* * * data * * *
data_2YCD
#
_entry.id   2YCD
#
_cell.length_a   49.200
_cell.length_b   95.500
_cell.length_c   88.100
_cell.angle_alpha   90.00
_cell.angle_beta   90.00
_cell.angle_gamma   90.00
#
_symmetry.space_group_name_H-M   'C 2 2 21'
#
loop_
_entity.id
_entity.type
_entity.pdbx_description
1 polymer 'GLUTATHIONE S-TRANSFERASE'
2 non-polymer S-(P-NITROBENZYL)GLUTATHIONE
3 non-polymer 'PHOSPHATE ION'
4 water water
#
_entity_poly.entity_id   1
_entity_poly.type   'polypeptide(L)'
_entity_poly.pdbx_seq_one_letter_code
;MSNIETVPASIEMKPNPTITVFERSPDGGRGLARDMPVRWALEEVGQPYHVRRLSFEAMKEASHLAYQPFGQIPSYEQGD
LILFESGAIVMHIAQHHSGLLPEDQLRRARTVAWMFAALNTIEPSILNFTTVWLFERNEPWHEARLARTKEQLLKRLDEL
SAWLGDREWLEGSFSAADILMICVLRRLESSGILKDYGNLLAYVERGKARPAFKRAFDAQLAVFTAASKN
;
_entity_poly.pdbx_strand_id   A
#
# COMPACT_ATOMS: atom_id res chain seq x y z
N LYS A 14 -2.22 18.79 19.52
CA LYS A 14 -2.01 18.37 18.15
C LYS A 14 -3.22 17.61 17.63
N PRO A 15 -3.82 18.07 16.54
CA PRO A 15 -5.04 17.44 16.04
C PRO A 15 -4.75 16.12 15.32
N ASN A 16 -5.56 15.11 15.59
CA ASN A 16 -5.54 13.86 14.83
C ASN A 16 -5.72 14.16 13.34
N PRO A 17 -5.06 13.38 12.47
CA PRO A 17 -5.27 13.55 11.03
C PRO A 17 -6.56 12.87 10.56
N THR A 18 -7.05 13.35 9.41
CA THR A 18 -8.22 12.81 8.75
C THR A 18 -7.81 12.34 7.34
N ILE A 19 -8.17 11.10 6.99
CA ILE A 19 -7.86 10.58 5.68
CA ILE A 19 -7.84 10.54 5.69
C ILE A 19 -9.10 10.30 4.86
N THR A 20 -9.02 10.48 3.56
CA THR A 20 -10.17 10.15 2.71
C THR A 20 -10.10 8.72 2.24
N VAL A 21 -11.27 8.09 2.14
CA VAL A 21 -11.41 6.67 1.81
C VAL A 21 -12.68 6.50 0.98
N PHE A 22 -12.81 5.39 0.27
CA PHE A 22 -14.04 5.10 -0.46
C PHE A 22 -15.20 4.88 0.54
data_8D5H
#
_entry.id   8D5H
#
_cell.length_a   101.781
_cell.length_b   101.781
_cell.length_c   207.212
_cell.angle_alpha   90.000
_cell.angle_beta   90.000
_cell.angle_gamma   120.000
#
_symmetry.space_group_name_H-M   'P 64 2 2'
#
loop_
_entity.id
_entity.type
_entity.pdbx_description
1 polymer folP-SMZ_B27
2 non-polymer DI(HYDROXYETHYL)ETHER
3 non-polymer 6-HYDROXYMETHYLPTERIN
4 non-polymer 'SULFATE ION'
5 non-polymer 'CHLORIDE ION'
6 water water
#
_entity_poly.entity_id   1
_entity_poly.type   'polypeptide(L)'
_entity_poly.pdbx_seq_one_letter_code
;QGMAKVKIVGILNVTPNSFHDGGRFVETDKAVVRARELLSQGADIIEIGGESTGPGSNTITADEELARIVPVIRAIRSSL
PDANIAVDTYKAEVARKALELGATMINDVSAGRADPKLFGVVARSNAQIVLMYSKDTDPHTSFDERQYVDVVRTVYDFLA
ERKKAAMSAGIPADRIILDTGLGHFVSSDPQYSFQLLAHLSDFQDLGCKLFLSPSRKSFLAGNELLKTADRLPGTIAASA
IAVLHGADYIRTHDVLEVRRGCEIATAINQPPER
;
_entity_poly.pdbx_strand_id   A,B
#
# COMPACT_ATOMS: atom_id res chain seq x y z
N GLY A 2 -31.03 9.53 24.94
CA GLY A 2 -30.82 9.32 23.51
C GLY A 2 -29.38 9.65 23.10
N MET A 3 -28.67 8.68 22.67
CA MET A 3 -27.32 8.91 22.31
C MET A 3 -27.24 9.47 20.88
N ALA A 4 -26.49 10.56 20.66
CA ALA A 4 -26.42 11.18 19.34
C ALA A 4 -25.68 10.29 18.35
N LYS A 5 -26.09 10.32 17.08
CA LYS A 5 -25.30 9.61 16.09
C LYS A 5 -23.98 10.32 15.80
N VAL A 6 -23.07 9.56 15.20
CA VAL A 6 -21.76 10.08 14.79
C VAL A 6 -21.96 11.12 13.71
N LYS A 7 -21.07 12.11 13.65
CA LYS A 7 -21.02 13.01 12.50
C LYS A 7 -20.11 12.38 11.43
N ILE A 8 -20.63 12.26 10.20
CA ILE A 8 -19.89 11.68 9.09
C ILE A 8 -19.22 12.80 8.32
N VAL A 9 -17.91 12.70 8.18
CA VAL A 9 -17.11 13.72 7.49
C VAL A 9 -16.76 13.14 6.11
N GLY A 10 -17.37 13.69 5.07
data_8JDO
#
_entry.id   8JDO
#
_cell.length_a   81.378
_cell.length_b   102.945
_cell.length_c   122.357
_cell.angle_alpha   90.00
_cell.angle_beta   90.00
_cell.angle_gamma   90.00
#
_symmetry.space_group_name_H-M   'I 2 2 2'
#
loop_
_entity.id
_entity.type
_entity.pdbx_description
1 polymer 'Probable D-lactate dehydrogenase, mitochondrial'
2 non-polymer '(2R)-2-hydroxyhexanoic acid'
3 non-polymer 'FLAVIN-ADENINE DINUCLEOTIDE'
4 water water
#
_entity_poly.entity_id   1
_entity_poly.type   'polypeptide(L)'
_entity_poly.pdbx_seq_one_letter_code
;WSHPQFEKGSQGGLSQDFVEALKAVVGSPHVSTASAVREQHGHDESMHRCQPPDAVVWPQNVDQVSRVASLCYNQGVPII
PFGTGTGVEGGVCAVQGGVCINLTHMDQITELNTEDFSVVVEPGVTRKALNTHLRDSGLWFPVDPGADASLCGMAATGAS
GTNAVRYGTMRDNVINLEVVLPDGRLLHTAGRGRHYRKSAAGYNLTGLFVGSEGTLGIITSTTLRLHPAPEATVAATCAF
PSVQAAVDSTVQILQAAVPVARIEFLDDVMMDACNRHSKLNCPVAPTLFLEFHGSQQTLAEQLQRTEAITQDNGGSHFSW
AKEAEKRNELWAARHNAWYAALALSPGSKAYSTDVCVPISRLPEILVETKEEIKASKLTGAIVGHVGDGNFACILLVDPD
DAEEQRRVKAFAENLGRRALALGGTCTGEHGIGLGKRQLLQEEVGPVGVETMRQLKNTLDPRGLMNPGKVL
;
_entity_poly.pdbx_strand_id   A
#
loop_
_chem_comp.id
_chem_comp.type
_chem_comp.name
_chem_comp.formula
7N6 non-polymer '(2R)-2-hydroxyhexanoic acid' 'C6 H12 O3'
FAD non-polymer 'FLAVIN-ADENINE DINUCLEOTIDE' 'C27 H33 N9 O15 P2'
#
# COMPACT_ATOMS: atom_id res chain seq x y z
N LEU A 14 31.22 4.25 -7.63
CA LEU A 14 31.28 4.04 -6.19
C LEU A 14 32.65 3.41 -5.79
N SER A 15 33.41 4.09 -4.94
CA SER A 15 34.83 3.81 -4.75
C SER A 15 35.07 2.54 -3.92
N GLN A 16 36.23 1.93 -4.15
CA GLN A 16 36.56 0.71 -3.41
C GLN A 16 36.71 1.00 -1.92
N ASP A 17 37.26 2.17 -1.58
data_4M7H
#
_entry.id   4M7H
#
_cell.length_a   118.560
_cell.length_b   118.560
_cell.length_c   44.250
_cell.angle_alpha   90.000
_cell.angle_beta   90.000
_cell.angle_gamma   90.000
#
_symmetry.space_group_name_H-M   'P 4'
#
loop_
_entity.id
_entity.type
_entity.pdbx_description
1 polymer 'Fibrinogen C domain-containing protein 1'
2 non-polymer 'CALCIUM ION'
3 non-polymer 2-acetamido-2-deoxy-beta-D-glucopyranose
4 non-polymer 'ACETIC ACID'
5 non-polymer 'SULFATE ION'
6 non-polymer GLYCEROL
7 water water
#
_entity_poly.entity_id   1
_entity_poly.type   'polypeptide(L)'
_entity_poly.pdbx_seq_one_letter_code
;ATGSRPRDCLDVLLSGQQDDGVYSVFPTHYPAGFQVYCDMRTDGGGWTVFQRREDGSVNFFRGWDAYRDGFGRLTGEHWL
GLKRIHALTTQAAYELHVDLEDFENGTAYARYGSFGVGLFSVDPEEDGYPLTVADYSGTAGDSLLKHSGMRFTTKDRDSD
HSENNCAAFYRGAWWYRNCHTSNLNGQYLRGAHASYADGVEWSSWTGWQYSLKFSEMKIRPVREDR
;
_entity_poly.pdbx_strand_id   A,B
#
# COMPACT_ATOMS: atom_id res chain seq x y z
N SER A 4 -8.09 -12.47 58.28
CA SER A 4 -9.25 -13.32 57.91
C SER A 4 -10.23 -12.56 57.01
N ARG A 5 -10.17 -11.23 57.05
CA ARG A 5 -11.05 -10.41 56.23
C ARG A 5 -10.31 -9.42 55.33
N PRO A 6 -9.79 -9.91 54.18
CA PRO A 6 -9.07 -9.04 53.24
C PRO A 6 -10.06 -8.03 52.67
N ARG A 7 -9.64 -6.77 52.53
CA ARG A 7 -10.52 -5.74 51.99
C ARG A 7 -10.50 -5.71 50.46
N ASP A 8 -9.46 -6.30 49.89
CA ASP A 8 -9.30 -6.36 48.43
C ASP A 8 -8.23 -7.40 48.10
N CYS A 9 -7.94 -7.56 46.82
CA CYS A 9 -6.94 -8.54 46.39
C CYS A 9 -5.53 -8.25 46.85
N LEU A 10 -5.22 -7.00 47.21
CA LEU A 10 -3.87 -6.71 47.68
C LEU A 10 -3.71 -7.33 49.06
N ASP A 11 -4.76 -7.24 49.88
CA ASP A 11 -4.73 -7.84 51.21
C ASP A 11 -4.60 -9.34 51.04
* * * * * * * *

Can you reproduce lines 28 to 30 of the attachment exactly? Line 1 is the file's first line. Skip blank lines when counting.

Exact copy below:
SAWLGDREWLEGSFSAADILMICVLRRLESSGILKDYGNLLAYVERGKARPAFKRAFDAQLAVFTAASKN
;
_entity_poly.pdbx_strand_id   A